MELBOURNE, Australia -- "Welcome to the club."
Those four simple words were Andrew Bogut's typically wry reaction after Australia's history-making win against Team USA in the second of their two-game exhibition series at Marvel Stadium.
Speaking minutes after the Boomers' 98-94 victory in front of a 52,079 capacity crowd, Bogut said the performance was one of the highlights of his illustrious career. The Boomers big man also signalled that the victory was a huge moment for the psyche of Australian men's basketball, with the team -- world basketball's longtime bridesmaids -- now firmly believing they can beat anyone they lock horns with.
Bogut -- whose bragging rights among the playing group was being a part of Australia's Under-19 World Championship-winning team in 2003, which included victory against the U.S. -- said he was thrilled his teammates were able to experience the joy of defeating the best team on the planet.
"[That was] huge for us," he said. "It's a friendly, so we want to keep that in context, but we did create history tonight -- the first senior Australian men's team to beat an American team. I was fortunate enough to do it in juniors so I told the boys, 'welcome to the club.'"
The 34-year-old said Australia's growing presence in the NBA was starting to pay dividends on the national stage, admitting some players were previously "starstruck" against the best players in the world. He added Saturday's win over Team USA would be a turning point among the group.
"We feel like we can beat anyone in the world ... this [is] the first time I've felt that with the Boomers. In the past, we'd be going to an Olympics or Worlds and not so much making up the numbers but [thinking], 'We'll give it a fair shot and what happens, happens.'
"We were competitive in the past but it wasn't like we were [thinking], 'We're trying to win a gold medal and beat anyone we come across' and I think this group genuinely has that belief. And I think a lot of that comes from having guys in this squad who are playing with those Team USA guys on a nightly basis [in the NBA] and not just warming the bench, but playing against them. In the past we have had guys who were a little starstruck about playing against [the big names], but that's not the right mindset."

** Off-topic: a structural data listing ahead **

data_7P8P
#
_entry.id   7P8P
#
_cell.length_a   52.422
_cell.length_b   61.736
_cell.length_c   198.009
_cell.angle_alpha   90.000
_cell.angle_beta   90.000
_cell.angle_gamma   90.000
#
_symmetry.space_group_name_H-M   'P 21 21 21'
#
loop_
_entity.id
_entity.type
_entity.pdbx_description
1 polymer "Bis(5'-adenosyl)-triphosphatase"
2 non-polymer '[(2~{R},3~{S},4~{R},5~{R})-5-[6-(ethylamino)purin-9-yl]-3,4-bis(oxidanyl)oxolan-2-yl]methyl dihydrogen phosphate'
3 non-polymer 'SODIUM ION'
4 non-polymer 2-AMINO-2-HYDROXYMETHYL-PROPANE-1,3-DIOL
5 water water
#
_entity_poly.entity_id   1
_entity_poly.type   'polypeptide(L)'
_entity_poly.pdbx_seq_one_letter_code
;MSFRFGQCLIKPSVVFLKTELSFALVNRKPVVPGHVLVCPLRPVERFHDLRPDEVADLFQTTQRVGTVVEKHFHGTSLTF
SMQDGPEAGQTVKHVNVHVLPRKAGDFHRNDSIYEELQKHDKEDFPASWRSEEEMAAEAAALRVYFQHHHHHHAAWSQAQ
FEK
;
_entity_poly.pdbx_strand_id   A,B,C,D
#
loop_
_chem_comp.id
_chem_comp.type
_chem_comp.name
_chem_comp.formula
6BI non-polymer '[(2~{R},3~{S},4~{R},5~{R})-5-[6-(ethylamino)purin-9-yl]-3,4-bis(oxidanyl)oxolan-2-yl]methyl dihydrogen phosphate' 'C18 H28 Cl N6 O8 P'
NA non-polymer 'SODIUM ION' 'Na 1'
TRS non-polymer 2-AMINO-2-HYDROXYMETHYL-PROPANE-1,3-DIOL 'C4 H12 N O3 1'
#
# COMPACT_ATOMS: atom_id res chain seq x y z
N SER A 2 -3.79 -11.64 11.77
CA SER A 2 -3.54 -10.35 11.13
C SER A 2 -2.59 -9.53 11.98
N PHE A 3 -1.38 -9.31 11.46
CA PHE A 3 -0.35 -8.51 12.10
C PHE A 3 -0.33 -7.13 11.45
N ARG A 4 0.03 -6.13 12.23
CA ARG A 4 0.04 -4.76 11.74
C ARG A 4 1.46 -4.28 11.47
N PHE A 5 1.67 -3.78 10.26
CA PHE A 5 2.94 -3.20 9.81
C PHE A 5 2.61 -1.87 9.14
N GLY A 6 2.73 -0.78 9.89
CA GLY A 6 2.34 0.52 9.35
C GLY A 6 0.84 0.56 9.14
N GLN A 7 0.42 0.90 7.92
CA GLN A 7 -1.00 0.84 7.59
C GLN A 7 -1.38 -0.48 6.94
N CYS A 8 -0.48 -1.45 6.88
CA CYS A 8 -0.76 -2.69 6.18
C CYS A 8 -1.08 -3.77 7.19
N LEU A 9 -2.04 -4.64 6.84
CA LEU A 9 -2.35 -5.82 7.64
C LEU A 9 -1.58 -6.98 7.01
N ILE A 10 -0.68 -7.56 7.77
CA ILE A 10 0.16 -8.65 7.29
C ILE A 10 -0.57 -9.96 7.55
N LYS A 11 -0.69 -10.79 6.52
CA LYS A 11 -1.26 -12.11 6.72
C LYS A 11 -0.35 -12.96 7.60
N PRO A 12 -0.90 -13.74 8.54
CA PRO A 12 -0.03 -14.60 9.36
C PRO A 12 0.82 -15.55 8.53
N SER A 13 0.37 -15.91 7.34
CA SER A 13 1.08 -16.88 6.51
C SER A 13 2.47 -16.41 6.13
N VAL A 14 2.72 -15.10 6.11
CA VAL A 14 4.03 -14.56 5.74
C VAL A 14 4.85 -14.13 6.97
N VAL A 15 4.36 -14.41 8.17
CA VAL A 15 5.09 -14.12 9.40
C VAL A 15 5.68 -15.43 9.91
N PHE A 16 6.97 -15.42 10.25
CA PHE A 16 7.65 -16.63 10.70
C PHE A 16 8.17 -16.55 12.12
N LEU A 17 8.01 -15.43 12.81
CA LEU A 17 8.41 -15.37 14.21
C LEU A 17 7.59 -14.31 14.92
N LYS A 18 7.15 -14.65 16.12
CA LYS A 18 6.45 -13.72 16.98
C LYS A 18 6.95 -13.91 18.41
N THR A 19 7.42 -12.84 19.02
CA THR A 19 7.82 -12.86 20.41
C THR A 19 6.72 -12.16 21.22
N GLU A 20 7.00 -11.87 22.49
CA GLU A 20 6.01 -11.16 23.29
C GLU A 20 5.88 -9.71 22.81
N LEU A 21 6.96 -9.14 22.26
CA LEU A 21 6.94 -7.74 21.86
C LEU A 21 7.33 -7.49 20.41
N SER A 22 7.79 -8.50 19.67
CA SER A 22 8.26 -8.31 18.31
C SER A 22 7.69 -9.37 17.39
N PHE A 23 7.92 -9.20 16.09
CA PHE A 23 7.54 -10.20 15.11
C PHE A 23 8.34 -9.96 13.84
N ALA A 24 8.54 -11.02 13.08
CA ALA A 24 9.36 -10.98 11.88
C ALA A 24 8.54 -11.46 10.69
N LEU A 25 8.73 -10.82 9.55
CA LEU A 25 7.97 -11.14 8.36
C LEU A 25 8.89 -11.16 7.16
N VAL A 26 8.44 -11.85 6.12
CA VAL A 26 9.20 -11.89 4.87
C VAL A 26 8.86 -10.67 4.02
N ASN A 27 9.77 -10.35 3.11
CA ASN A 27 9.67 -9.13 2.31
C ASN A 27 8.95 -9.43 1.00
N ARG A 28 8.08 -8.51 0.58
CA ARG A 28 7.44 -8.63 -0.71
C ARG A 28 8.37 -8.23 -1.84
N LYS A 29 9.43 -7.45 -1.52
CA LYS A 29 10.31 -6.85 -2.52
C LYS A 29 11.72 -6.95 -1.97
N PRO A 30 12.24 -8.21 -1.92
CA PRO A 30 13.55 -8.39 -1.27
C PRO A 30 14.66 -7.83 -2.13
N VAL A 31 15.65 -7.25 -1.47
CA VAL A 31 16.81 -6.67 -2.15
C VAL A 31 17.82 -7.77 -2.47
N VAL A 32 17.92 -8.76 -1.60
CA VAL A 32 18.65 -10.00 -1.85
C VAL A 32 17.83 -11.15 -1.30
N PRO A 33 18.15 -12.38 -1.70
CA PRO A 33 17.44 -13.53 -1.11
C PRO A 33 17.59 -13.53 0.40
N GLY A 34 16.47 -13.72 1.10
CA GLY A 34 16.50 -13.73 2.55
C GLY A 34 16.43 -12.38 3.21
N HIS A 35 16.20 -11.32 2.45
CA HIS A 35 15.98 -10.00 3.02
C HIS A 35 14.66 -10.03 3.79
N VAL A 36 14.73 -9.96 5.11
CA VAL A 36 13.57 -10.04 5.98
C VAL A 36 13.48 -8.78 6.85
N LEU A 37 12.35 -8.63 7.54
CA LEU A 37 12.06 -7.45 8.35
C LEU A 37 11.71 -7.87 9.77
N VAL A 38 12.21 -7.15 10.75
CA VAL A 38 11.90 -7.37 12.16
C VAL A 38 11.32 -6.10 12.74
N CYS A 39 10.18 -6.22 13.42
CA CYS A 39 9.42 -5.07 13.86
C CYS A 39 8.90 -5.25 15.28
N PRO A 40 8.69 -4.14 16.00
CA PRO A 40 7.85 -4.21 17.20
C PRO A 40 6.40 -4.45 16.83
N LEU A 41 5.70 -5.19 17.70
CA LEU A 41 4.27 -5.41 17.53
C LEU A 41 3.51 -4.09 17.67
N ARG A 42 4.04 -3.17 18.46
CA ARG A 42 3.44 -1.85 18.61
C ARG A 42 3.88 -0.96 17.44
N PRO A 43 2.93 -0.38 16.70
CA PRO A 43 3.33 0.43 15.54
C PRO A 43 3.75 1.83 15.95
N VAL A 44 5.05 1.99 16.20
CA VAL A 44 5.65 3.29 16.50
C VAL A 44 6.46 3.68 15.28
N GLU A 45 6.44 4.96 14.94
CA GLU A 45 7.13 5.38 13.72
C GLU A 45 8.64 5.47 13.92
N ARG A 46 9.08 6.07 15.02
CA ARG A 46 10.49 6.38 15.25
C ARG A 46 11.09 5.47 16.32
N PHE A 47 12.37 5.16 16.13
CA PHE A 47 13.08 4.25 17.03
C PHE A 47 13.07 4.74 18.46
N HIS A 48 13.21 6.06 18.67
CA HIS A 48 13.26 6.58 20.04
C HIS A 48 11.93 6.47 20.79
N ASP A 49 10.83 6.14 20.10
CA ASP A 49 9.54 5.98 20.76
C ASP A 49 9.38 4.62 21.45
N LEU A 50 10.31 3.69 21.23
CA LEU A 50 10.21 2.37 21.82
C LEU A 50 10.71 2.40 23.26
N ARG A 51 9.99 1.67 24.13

Boomers teammate Chris Goulding, who starred in Game 1 before a quieter outing on Saturday, was pinching himself after the win. But he was also trying to retain perspective with the World Cup only a week away.
"It was a great day for Australian basketball," he said. "We feel like we're starting to play to our potential, but I think we can play even better, which is so exciting.
"We wanted to enjoy it and make sure the crowd enjoyed it but we have bigger goals -- to keep it [the excitement] under wraps and use it as a stepping-stone and hopefully be better again ... and if we have to play [Team USA] again, we'll be ready."
The two-game exhibition series didn't come without its controversies, with stars withdrawing from both squads, and ticketing and seating issues at the venue, but Bogut and star teammate Patty Mills -- the matchwinner for the Boomers in Game 2 -- were both thrilled at the growth of basketball in Australia.
"We just had 52,000 people twice come to a football stadium for a game of basketball -- if someone would have told me that five or six years ago, it just wouldn't happen," the Melbourne-born veteran said. "On top of that, we won, so I've never seen basketball at this height in this country. I couldn't be prouder to be an Australian basketballer right now. To win a game against the USA in my home city is something I never would have thought was realistic as a kid ... to beat them is a whole other ballgame.
"Having 52,000 people here tonight, with kids everywhere who have supported the NBA for so many years to come and see this and then see the Dellys, Pattys, Joeys of the world, taking it to the United States .... hopefully gives them [inspiration] that anything is achievable. Hopefully we have 50 NBA players in 10-15 years. The support has always been there, but [this result] is huge on many levels ... this is just an exhibition game, but to see so many people come out in full force, it shows the support is there and we can hopefully feed off this for years to come.
"We're trying to build to an ultimate goal of winning a medal at a major championship, and this is the process to get there. This is one step and [we're] growing and building as a group. ... We're locked into creating history as a group, and we're not satisfied yet."